Benjamin Sutton

Benjamin Sutton is an art critic, journalist, and curator who lives in Park Slope, Brooklyn. His articles on public art, artist documentaries, the tedium of art fairs, James Franco's obsession with Cindy Sherman, and other divisive issues have...

5 replies on “Beyoncé and Jay-Z Return to the Louvre in New Music Video, Picking the Greatest Hits”

  1. Huh! I like it. All the dancers lying in front of Winged Victory, regal clothing, and“Portrait of a Black Woman” (1800) by Marie-Guillemine Benoist, and Mona Lisa, Gives us an update on the culture we need. Very expensive rental and “I can’t believe we made it,” or was it I made it sums it up. Gorgeous. Good for them.

  2. Benjamin Sutton are you sure you are not just nit picking? This seems is a terrific artwork, very well done, strong images, outrageous, elegant. In the tradition of Amy Sherald’s portrait of Michelle Obama and Kahinde Wiley as well.. Glad you wrote the article.

  3. Benjamin Sutton, thank you for the article. I do wish the article written here would have addressed the fact that this video calls attention to representation of people of color within museums, and the systems within museums that uphold whiteness and colonial ideals as normal and standard. I was hoping this article would take the opportunity to engage in dialogue about the questions that are in the forefront of American cultural “institutions”: how do we decolonize museums?

  4. I have to confess I didn’t get this video. The Louvre? Mona Lisa, the Hello Kitty of the Renaissance? The grotesque absurdity of the Coronation of Napoleon? Maybe that was the point. Yes — the Winged Victory fossil — we should all fall down and lie at its feet. Rolling Stone, dumb as ever, seemed to think the video was a deathblow to Western Civ, but Western Civ is not the Louvre; the Louvre is mostly just swag from a long-gone previous edition. Western Civ still has its teeth and it’s still ripping up the world even if it does seem to be staggering around a bit.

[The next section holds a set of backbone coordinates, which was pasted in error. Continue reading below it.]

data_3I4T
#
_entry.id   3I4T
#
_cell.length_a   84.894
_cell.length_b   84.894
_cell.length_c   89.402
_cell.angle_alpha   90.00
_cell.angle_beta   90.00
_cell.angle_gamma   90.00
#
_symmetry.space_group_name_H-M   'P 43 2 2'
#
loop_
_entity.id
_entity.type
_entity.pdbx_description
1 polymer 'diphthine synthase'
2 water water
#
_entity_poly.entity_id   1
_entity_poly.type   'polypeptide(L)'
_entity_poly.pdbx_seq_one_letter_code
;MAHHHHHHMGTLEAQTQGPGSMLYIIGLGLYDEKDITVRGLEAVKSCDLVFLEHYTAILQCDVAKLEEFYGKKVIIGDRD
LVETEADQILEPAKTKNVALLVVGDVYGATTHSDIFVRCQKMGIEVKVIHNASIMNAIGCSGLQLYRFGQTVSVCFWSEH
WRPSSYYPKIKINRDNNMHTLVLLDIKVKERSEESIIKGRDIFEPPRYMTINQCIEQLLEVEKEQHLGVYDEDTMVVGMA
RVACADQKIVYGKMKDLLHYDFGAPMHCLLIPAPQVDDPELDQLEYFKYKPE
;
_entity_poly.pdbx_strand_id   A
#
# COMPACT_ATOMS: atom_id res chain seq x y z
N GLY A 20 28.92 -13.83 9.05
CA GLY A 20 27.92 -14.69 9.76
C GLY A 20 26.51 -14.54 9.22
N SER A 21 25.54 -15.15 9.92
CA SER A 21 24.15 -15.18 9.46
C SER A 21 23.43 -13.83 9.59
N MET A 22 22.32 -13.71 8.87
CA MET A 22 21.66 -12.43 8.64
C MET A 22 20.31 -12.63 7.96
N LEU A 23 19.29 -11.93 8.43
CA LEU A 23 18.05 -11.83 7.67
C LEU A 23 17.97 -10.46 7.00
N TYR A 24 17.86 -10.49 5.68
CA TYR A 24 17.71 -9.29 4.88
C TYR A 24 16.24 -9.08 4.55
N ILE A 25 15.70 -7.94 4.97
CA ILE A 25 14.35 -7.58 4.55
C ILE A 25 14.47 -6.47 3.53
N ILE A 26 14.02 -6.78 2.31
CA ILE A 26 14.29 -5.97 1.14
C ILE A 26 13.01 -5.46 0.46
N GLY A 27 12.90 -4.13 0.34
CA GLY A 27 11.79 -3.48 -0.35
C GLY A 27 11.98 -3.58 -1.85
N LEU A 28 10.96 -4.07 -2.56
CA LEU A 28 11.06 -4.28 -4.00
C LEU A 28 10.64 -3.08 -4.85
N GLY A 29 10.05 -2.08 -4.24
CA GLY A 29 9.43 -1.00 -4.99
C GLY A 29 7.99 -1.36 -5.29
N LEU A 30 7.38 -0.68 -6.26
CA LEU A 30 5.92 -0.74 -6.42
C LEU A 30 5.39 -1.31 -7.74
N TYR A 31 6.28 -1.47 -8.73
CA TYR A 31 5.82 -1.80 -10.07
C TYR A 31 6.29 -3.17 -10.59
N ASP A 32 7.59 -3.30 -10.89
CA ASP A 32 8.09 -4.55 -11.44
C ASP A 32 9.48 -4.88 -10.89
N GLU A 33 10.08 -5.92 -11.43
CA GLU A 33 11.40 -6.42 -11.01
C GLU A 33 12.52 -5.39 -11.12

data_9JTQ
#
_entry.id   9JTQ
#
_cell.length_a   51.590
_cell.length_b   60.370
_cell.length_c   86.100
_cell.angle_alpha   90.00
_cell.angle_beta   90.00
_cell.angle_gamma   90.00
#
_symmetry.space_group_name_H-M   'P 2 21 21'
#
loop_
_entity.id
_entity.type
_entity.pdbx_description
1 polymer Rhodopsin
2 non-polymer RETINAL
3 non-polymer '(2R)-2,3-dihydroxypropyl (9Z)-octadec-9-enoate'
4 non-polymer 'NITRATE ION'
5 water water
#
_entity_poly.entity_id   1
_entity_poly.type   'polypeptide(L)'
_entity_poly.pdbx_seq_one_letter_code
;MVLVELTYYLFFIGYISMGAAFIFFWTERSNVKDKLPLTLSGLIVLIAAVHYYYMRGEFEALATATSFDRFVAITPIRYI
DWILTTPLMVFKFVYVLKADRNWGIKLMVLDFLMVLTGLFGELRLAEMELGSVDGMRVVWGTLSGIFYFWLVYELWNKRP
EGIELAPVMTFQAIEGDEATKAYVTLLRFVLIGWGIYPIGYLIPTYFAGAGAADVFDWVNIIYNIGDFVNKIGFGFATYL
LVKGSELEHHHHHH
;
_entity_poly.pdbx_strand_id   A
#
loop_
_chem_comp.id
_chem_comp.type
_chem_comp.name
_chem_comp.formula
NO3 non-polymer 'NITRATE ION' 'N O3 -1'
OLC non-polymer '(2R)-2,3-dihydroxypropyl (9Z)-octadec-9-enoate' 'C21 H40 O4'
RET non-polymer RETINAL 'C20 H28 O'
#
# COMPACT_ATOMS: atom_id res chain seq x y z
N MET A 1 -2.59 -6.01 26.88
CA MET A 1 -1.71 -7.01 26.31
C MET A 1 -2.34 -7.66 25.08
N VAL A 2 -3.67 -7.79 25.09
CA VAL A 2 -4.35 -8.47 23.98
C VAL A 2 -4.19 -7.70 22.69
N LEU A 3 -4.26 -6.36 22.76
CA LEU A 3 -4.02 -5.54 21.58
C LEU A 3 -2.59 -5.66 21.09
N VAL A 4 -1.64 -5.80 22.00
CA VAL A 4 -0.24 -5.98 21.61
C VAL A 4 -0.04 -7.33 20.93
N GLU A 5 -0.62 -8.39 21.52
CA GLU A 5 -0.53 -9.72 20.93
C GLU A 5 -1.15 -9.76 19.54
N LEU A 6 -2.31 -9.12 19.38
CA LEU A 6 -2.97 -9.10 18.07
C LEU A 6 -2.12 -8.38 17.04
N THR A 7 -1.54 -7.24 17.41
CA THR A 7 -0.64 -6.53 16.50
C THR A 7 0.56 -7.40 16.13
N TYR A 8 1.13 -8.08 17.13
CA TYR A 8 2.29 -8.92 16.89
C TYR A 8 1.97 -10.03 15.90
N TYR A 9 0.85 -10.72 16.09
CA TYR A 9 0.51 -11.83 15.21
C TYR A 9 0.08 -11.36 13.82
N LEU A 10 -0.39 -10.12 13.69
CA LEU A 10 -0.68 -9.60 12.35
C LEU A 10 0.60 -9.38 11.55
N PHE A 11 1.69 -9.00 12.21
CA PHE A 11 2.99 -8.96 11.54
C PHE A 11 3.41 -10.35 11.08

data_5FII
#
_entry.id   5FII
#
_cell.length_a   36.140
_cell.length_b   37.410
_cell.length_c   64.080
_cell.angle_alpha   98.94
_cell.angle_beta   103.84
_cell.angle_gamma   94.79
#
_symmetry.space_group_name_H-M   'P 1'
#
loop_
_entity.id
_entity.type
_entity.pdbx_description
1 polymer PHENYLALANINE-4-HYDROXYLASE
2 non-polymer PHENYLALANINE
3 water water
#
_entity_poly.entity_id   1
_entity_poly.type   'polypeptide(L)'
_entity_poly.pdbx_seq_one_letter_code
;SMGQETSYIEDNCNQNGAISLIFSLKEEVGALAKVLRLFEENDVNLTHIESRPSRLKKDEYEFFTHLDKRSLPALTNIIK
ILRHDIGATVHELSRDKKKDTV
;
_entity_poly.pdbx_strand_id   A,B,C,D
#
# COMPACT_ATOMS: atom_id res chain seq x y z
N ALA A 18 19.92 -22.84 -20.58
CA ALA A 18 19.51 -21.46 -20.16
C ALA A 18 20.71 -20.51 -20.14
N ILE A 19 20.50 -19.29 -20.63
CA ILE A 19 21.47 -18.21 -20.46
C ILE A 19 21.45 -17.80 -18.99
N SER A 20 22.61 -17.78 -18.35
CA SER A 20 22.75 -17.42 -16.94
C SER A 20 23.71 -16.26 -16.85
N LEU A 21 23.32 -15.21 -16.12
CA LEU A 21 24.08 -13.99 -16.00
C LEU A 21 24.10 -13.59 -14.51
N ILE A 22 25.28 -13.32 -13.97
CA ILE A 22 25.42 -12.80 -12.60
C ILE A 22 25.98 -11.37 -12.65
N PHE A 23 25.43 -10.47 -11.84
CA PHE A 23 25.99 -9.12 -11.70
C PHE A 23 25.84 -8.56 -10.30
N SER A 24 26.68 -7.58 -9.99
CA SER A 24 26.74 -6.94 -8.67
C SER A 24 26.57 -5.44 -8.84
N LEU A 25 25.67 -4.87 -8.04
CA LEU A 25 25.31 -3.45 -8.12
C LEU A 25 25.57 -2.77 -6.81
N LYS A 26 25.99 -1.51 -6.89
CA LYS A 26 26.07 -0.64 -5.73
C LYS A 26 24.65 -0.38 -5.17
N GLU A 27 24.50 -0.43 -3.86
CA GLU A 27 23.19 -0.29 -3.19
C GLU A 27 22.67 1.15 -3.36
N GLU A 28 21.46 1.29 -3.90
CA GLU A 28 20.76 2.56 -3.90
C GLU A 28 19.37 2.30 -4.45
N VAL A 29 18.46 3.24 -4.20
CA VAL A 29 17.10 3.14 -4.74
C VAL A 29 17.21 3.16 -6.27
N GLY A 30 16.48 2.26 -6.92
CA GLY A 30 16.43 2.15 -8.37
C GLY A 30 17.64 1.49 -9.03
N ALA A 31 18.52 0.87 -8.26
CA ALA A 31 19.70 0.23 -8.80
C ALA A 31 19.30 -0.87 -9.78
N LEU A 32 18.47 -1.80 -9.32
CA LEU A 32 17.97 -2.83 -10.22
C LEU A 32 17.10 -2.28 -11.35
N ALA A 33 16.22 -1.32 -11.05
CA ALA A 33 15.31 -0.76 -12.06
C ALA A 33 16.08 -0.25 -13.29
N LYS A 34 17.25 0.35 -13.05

5. I have to confess I didn’t get this video. The Louvre? Mona Lisa, the Hello Kitty of the Renaissance? The grotesque absurdity of the Coronation of Napoleon? Maybe that was the point. Yes — the Winged Victory fossil — we should all fall down and lie at its feet. Rolling Stone, dumb as ever, seemed to think the video was a deathblow to Western Civ, but Western Civ is not the Louvre; the Louvre is mostly just swag from a long-gone previous edition. Western Civ still has its teeth and it’s still ripping up the world even if it does seem to be staggering around a bit.